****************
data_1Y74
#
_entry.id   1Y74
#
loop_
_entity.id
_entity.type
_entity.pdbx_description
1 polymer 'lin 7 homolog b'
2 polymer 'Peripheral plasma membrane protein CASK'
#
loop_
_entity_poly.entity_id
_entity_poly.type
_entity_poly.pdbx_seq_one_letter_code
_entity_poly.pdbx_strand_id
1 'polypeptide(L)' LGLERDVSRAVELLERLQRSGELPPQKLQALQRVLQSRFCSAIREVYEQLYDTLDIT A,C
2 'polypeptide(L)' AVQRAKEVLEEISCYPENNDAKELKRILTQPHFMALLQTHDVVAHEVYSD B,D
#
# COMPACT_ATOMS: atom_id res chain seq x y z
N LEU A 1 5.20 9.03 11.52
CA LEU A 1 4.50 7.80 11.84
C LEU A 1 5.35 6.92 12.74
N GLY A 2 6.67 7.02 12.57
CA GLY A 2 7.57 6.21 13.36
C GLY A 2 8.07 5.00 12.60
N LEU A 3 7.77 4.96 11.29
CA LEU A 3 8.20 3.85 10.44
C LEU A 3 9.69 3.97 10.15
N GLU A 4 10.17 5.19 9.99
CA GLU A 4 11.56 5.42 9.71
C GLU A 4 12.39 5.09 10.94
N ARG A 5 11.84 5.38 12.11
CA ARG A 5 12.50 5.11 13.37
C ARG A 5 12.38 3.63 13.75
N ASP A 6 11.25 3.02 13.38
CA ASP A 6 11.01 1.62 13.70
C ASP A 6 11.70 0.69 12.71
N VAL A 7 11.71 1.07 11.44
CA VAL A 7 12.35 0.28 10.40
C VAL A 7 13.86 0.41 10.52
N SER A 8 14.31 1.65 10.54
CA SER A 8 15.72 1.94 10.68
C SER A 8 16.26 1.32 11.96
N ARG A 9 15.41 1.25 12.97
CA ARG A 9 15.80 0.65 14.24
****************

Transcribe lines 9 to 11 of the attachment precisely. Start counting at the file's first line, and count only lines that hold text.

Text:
1 polymer 'lin 7 homolog b'
2 polymer 'Peripheral plasma membrane protein CASK'
#